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Grubb & Ellis accuse former chairman of proxy contest

In a letter to shareholders, the real estate investment firm said the founder of private real estate firm, Thompson National Properties (TNP), was trying to take control of the firm – and allegedly force Grubb & Ellis to buy-out or ‘absorb’ his new company TNP.

Grubb & Ellis has accused its former chairman, Anthony Thompson, of launching a proxy contest to take control of the real estate investment firm – and alleged that Thompson wants the firm to take over his new private real estate operation, Thompson National Properties.

Thompson left Grubb & Ellis earlier this year to set up TNP after being Grubb & Ellis chairman for just three months. He was appointed chairman following Grubb & Ellis' merger with NNN Realty Advisors, which Thompson founded, earlier last year.

As Grubb & Ellis’ second largest shareholder, Thompson has put the firm under increasing pressure, recently filing a letter with the US Securities and Exchange Commission citing dismay over the company’s leadership and asking to be reappointed to the board.

However in a letter to shareholders today, Grubb & Ellis said Thompson’s campaign was a “blatant attempt” to get himself re-elected to the board and “ultimately take control of” the company. “Furthermore, we believe Mr. Thompson may intend to cause [Grubb & Ellis] to either buy or absorb his fledgling company.”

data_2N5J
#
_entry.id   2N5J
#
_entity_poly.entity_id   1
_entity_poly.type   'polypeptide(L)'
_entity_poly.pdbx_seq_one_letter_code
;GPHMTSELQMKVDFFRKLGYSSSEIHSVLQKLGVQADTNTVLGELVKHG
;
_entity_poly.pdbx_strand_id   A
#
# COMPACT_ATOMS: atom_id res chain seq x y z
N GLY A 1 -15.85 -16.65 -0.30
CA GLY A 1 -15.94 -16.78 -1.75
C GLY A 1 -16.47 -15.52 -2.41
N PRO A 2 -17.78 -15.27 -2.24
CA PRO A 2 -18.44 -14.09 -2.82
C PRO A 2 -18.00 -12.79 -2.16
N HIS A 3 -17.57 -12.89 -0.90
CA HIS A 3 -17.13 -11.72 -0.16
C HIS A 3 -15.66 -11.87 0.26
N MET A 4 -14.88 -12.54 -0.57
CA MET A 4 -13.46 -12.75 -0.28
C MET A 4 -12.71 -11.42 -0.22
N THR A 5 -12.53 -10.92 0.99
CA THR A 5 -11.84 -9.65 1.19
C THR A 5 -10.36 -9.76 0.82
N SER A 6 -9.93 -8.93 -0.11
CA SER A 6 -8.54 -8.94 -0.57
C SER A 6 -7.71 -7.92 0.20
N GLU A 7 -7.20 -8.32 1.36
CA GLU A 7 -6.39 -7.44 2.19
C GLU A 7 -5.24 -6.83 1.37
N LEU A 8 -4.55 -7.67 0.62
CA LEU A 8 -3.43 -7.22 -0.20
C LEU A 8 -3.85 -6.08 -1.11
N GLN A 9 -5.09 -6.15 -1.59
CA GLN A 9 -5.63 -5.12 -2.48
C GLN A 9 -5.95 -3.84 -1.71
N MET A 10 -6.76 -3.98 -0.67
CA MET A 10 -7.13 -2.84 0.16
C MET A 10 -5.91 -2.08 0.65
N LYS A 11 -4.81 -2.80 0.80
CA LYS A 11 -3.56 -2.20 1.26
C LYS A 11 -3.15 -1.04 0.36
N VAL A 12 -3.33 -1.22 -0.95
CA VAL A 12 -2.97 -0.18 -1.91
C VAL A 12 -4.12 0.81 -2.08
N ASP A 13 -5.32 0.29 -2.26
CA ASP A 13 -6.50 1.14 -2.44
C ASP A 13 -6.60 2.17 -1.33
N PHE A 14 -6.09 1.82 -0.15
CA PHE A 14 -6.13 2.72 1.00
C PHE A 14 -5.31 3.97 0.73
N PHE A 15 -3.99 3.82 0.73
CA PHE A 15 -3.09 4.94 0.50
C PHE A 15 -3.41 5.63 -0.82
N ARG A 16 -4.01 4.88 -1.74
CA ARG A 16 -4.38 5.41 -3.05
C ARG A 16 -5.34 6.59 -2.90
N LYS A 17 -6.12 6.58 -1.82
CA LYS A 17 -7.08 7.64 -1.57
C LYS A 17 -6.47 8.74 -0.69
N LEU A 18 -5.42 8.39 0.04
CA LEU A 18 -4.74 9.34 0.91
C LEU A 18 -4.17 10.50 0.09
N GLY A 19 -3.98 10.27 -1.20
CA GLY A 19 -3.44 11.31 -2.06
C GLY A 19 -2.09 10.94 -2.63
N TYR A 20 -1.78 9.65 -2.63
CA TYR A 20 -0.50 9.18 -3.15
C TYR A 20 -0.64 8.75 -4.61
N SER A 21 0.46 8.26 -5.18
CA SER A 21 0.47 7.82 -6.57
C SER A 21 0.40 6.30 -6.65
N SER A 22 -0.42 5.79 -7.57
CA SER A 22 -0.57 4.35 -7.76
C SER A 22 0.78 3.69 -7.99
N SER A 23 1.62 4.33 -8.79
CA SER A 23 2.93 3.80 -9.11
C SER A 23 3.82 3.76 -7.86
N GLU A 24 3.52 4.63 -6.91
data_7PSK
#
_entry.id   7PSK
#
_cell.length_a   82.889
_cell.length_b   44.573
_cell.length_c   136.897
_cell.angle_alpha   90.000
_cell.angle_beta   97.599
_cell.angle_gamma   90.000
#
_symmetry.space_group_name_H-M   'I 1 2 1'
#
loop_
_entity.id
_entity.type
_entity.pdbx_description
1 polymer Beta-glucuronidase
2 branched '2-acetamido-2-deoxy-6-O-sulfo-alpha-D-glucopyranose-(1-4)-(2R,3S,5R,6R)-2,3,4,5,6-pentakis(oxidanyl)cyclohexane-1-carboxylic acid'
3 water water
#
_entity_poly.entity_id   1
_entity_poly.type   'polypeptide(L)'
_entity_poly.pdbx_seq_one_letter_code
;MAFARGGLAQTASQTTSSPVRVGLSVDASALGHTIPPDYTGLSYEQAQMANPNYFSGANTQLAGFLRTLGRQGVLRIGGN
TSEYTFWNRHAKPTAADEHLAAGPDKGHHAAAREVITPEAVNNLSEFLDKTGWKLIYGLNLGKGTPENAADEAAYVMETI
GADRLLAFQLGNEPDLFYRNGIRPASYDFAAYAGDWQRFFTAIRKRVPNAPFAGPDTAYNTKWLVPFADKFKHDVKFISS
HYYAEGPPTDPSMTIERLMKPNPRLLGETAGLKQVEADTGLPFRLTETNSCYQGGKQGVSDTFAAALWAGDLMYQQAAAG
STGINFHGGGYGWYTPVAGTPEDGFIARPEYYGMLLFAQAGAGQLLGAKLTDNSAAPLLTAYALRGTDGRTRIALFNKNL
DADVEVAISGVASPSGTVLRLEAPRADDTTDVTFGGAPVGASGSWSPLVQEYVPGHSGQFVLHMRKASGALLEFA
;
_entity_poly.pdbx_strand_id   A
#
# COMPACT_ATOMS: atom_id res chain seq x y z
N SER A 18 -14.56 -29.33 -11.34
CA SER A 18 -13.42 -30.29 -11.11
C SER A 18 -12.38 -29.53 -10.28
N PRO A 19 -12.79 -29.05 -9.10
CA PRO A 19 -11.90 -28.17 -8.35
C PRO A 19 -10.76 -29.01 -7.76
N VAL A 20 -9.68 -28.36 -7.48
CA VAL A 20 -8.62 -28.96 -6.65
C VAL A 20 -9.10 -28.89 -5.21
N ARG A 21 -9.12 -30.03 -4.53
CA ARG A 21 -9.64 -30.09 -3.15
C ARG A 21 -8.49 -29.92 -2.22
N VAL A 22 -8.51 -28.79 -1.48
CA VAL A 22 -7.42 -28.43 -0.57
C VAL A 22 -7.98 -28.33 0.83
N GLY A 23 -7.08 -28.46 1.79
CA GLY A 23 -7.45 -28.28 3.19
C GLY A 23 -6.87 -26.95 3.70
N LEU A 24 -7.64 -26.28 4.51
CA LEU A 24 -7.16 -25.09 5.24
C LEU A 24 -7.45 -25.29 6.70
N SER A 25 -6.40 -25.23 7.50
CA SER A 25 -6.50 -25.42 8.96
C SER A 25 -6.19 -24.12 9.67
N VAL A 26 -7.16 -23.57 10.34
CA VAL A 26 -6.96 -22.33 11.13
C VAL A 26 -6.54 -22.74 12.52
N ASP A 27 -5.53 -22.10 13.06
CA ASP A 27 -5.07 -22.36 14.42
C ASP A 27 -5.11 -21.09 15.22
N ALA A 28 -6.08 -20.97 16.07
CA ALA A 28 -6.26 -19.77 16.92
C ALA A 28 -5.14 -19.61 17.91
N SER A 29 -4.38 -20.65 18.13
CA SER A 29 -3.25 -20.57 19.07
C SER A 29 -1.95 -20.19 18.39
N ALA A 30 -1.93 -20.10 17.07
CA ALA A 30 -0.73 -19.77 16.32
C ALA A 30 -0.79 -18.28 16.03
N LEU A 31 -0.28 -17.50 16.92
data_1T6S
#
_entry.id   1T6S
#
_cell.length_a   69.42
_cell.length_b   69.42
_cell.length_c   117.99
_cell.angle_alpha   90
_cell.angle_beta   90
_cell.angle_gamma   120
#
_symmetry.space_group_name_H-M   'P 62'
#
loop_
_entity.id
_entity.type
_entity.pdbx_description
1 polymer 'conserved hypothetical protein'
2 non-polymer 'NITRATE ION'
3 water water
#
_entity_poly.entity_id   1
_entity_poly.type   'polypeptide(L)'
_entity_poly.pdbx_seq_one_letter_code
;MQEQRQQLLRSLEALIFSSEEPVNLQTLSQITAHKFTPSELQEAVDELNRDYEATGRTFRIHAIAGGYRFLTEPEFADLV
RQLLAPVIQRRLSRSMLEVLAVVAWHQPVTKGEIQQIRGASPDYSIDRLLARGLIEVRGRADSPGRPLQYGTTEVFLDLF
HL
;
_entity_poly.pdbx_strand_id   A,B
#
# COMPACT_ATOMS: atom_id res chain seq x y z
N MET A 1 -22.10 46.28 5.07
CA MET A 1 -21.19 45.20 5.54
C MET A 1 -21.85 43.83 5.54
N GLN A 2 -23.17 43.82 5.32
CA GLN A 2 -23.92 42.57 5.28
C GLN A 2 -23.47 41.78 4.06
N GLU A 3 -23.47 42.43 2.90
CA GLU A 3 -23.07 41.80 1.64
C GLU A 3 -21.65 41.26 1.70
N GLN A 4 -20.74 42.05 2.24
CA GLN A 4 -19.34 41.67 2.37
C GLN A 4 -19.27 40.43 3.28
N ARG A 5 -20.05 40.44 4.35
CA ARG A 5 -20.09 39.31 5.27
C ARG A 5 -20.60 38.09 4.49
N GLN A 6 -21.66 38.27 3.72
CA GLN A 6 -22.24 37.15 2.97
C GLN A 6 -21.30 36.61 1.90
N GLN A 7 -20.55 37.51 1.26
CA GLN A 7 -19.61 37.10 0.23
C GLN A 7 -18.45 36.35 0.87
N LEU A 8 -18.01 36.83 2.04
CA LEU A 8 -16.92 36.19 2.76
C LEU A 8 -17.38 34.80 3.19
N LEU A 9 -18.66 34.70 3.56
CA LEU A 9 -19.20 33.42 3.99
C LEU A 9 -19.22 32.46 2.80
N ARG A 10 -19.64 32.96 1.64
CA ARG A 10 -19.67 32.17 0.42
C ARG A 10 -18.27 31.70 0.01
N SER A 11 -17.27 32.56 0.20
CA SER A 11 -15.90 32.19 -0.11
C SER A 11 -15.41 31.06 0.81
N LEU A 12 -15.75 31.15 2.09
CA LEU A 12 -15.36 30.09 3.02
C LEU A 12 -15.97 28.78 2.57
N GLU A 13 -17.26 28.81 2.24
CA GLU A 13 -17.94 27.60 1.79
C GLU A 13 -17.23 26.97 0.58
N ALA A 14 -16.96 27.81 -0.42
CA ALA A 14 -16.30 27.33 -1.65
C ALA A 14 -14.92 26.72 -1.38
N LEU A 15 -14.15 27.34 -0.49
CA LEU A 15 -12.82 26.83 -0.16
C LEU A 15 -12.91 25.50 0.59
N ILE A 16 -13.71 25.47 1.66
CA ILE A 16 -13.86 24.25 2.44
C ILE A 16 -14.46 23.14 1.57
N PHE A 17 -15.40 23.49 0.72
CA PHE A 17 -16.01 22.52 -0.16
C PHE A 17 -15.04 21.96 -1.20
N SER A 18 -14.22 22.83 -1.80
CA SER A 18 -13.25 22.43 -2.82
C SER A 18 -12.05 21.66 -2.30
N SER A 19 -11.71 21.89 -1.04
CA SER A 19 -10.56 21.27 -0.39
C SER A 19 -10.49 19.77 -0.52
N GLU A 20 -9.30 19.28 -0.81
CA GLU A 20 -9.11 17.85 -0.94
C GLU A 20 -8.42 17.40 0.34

The letter instead asks shareholders to support three independent board directors at the firm’s annual general meeting next month, including Devin Murphy, managing partner of the retail-focused private equity firm, Coventry Real Estate Advisors, and Fleet Wallace, co-founder of McCann Realty Partners, the apartment investment firm that sponsors the two Silver-McCann Apartment funds.

The letter goes on to warn there would be a conflict of interests if Thompson were elected to the board of directors, as TNP is a rival firm. It adds: “Properties controlled by Mr. Thompson continue to be in default on loans from [Grubb & Ellis] and Mr. Thompson continues to be a seller of [Grubb & Ellis] stock. Currently, one Thompson property remains in default on principal and interest payments of nearly $1 million and another is in arrears for expenses of more than $300,000.”

Grubb & Ellis said it was unable to comment further. TNP was not available for comment by press time.